That was Vaclav Klaus, one of our best friends over there.

I said: Absolutely.

Of course, that is what the President did. Now we have that same problem with the delivery system.

The last thing I think is most important--and I may be the only Member of the Senate who believes this, but I look at this and I go back home. A lot of times you don't find the wisdom here in Washington; you have to go back home. Certainly over this past month, being around my State of Oklahoma, people have asked the question: Well, wait a minute, if they have all this time once accused of something or if the IAEA should say ``We believe they are making a bomb in a certain location''--once they do that, if they have the ability under this deal to delay that not just 24 hours, not just 24 days, but they can go on and delay it for two additional periods by applying to the joint commission for 15 days and then the Minister of Foreign Affairs for 15 days--that is 54 days. I suggest we stop and think about that. If we know somebody has something, but they have 54 days to either destroy it or hide it or put it someplace else, they are going to do it.

So my people in Oklahoma say there just isn't any kind of verification. And we all remember what Ronald Reagan said: ``Trust, but verify.''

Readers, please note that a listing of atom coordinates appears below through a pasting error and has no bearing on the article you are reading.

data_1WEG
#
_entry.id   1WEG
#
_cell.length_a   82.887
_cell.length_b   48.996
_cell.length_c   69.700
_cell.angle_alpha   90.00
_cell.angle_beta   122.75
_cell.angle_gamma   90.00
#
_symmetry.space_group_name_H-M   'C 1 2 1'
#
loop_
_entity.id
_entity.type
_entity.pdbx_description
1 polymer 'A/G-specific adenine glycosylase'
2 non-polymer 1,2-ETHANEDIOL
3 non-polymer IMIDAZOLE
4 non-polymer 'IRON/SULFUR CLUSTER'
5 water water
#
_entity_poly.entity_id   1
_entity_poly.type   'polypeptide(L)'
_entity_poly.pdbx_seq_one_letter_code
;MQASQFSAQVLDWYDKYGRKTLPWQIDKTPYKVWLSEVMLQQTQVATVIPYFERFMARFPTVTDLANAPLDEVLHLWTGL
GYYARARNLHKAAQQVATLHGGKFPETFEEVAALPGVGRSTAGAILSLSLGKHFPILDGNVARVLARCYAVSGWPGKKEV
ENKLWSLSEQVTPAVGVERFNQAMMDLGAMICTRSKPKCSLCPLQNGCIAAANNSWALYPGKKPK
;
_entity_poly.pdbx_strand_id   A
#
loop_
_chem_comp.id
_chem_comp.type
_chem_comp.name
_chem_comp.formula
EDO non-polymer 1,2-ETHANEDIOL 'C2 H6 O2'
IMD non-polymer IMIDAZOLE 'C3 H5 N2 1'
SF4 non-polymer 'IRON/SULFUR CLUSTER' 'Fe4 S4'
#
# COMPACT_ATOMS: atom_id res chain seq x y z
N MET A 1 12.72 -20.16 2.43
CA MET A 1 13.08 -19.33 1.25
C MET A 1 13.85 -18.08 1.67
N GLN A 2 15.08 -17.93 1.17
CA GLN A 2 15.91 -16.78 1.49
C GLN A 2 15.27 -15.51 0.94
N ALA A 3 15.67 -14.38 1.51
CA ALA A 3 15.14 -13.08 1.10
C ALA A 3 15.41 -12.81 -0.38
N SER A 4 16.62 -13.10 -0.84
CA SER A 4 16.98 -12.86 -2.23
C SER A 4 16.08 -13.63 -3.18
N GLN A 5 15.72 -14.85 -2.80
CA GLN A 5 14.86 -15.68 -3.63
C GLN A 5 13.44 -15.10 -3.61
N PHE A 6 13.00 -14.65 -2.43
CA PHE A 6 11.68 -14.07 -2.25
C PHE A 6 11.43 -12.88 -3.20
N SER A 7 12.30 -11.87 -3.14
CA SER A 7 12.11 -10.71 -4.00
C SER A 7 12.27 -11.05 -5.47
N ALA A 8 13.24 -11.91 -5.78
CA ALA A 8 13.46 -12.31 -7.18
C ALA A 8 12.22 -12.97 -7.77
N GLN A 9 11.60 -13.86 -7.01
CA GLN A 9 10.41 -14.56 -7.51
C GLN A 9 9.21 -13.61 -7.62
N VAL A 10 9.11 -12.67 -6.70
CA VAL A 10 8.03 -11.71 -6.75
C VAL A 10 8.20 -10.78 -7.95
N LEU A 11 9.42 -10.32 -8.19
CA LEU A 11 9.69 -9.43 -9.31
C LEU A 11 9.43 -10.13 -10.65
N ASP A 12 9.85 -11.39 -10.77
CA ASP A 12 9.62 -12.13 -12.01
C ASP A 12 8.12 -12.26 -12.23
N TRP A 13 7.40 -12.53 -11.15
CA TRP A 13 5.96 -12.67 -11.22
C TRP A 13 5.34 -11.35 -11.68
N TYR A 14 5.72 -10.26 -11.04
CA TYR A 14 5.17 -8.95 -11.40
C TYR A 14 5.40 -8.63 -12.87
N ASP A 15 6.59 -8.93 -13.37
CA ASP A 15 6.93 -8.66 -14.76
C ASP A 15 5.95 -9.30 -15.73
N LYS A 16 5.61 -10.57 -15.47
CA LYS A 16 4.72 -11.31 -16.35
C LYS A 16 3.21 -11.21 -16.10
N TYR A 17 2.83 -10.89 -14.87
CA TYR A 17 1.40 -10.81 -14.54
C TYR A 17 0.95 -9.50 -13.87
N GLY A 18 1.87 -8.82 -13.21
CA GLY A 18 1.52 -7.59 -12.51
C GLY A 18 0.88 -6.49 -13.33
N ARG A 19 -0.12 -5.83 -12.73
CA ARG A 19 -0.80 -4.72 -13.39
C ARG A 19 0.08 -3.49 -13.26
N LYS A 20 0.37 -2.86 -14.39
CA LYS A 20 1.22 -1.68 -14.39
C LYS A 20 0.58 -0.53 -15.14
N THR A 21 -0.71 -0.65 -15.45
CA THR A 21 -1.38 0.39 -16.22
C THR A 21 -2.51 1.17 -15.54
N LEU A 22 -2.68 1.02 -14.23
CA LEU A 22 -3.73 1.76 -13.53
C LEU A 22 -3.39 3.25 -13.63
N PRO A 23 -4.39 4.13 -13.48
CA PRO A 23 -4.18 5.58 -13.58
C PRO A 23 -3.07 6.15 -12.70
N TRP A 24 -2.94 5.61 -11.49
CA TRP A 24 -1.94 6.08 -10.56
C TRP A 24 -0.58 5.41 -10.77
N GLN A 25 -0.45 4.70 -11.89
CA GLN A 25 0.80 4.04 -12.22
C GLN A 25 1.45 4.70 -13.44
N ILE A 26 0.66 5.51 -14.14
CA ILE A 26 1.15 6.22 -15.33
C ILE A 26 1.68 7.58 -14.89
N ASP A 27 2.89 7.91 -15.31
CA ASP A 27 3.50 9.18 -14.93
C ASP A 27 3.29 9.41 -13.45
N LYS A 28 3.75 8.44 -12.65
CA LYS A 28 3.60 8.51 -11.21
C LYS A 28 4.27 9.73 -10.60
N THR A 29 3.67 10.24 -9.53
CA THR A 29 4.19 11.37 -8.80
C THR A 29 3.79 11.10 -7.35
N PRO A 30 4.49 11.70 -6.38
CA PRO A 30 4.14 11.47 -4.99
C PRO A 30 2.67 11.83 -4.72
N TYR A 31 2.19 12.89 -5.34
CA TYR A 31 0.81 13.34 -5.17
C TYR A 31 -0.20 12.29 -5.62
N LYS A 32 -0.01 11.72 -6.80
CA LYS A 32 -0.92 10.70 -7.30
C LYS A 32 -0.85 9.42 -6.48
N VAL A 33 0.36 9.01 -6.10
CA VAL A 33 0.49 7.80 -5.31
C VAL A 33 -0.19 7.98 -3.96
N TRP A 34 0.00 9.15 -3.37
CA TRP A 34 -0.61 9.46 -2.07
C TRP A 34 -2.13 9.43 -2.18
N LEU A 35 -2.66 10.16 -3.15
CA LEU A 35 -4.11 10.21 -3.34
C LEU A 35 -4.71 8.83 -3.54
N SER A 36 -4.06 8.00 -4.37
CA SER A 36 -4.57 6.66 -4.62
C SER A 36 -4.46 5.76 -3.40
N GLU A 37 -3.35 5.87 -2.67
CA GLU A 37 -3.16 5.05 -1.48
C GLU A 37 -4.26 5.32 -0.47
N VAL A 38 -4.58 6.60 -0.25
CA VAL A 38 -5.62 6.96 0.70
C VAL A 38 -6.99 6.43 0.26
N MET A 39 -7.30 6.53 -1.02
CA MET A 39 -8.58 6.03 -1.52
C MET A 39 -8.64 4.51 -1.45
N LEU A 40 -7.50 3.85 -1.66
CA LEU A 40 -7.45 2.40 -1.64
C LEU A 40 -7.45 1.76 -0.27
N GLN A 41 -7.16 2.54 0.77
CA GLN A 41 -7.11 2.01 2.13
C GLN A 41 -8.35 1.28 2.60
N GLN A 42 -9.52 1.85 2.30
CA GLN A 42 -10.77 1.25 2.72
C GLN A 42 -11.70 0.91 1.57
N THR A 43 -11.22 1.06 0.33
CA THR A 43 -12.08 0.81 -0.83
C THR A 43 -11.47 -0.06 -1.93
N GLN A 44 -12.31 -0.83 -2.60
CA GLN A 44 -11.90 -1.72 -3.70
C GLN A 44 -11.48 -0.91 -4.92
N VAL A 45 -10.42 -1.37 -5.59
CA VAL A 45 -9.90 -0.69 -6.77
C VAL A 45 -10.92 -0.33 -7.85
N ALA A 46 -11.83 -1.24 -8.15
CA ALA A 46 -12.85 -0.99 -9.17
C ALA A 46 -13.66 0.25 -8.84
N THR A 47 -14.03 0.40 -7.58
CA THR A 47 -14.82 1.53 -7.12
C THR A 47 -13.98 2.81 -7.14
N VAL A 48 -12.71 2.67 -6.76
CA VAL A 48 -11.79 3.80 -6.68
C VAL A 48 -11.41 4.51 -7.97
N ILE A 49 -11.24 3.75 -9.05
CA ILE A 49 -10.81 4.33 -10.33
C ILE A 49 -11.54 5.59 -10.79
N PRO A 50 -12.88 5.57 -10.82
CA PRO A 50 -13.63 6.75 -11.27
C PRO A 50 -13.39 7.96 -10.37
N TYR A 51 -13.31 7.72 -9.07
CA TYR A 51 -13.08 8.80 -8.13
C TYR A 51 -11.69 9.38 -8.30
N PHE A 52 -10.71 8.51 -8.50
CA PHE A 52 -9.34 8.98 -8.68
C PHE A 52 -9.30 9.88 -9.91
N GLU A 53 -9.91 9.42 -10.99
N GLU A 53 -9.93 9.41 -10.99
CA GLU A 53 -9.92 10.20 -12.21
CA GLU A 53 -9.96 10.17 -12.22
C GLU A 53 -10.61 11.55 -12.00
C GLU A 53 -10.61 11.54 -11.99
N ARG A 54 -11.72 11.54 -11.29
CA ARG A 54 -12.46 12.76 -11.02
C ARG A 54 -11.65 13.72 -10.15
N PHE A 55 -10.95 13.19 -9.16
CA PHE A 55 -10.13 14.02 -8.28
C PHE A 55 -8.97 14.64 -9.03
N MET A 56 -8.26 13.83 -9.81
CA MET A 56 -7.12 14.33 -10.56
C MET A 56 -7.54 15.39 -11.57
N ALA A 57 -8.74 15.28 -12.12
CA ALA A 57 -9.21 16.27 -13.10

These pages are too young to remember what happened with the Soviet Union and all those problems, but clearly that was the major concern at that time. So this is the situation that was pointed out way back during the joint presentation of the House and the Senate by Netanyahu. If he would just change his registration, I would love it if he would run for President of the United States. He is the kind of guy we need. He made the statement at that time that no deal is going to be better than the bad deal that is on the table. I believe that is true.

I had occasion to publish an op-ed last week in the Wall Street Journal urging States to hold fast to their sanctions on Iran. Even if they consider strengthening and expanding those sanctions, here is the thing people don't understand. The reason the President gets by with not calling this a treaty that would have to be confirmed and verified by this body is that it is dealing with the States and not the Federal Government. So my hope is that many other States will be doing what we are doing in the State of Oklahoma and holding on to our sanctions and not releasing any of them. I think that could certainly be, if this thing becomes a reality, one of the few things we can do.

I will end with a quote from then President Bill Clinton in 1994. I remember this because I was there, and I heard him make this statement. After the deal with North Korea, this is what he said: